Village committees are working together to challenge racist military orders, including the prohibition of Palestinians from using settler-only bypass roads that crisscross the West Bank. In the international forum, investigations launched by the Goldstone Report could lead to a referral of the entire case to the International Criminal Court, and would set a precedent for Israeli officials to encounter war crimes charges if they travel abroad.
At the same time, significant BDS successes around the US and Europe have made Israel visibly uneasy. Dexia Bank (France/Belgium) stopped its funding of Israeli settlement colonies. The European Union recently imposed strict customs sanctions on products manufactured in the settlements. The Norwegian government disinvested from the Israeli hi-tech contracting company Elbit Systems because of its direct involvement with the construction of the apartheid wall. The list goes on.
On the North American continent, campus-based divestment activities are on a roll. Empowered by Hampshire College’s BDS victory in 2009, numerous college student groups across the US and Canada are actively combing through their institutions’ corporate funding ties to the Israeli occupation and demanding divestment.
Richard Falk, UN Special Rapporteur for Human Rights in the Occupied Palestinian Territories, writes in the Electronic Intifada that Israel is clearly feeling the effects of the public relations fallout in the wake of the Goldstone Report and an upsurge in BDS successes, especially in the past year. “Increasingly, the Palestinians have been winning this...non-military war [of legitimacy],” he comments. “Such a war fought on a global political battlefield is what eventually and unexpectedly undermined the apartheid regime in South Africa, and has become much more threatening to the Israeli sense of security than has armed Palestinian resistance.”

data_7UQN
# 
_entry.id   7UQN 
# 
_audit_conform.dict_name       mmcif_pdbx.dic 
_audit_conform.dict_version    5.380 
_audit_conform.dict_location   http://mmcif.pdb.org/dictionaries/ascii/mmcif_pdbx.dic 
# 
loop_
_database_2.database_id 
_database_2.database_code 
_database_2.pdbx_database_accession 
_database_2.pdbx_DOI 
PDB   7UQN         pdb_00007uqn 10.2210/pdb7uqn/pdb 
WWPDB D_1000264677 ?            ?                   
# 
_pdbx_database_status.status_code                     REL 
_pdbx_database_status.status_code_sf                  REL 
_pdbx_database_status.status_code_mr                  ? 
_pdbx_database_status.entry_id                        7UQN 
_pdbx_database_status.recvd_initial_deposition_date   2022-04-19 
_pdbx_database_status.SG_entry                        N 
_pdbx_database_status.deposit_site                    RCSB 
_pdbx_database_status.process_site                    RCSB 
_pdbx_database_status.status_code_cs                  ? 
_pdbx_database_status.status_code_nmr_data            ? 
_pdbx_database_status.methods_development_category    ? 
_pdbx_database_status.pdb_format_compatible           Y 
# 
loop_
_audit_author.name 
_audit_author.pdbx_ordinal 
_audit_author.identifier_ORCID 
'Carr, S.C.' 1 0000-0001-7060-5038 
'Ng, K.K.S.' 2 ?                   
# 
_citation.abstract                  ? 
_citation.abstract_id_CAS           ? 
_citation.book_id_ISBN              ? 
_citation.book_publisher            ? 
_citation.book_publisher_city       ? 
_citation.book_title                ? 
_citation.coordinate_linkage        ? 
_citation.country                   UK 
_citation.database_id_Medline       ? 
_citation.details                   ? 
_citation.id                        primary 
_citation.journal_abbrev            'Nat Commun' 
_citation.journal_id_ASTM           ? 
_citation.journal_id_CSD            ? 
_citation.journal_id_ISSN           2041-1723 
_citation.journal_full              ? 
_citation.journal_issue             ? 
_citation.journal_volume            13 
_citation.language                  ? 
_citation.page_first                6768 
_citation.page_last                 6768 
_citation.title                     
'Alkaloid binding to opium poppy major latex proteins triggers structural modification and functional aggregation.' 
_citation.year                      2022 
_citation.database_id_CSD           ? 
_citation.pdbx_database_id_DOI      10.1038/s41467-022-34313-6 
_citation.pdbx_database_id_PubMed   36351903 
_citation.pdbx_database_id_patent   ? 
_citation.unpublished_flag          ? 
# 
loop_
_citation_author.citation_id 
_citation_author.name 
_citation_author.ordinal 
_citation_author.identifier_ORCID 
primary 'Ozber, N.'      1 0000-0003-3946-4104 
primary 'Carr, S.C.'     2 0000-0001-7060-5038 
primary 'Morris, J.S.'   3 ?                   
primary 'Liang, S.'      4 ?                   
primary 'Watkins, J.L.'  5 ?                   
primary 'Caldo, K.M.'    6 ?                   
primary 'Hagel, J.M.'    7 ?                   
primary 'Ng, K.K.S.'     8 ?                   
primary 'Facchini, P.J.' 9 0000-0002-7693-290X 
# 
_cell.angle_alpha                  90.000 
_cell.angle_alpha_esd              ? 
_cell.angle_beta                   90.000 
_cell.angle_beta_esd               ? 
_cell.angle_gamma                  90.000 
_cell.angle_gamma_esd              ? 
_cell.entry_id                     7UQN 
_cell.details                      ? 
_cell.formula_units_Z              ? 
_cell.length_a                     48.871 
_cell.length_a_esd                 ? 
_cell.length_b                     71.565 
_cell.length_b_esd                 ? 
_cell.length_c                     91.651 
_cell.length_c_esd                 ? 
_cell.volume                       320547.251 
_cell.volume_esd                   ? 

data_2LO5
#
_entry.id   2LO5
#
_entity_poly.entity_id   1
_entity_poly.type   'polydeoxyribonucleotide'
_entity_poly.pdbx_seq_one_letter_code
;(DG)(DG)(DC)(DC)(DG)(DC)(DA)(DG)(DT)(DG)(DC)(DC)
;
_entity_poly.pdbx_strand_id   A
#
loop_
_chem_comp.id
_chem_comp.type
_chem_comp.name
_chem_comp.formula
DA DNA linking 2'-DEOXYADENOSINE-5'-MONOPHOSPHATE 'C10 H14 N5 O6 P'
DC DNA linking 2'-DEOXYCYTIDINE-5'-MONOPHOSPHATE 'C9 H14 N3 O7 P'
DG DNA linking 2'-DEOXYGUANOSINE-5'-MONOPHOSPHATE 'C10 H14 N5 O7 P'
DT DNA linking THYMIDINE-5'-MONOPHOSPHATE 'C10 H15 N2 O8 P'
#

Falk says that the report, though it is unlikely to be the final catalyst “to break the inter-governmental refusal to challenge the Israeli blockade of Gaza or to induce the UN to challenge Israeli impunity in any meaningful way,” is still an invaluable document that is helping to broaden the global BDS movement against Israeli apartheid.
Jonathan Pollack of AATW says the emerging popular struggle in Palestine—from the high-profile areas to the refugee camps to villages like Beit Ommar—has the capacity to engage much more solidarity as Israel’s attacks continue. “It is important to strengthen the international movement against the occupation,” Pollack says. “Its power depends on a growing popular resistance in Palestine and, to an extent, on the images of Israel crushing it. The boycott campaign against South Africa was successful because people all over the world saw the images of the military crushing popular resistance.”
Jamal Juma’ agrees: “If Israel thinks that by arresting, attacking, and killing people they will stop the movement, they’re wrong. During the first intifada, we showed that popular resistance would spread the more that Israel attacked. Right now, we’re seeing the same dynamic.”
At the time of this writing, it’s been pouring rain for weeks in Palestine. Juma’ says that every day, at any given time, Palestinians are braving the constant thunderstorms and blistering cold to demonstrate for their rights. He says, simply, “this movement is about the dignity of the Palestinian people. We will not be silenced by more oppression, beatings, and jailings. We’re not afraid.”
Nora Barrows-Friedman is the Senior Producer and co-host of Flashpoints, heard daily on Pacifica Radio. She frequently travels to occupied Palestine as a correspondent to the Electronic Intifada, Truthout and Inter Press Service.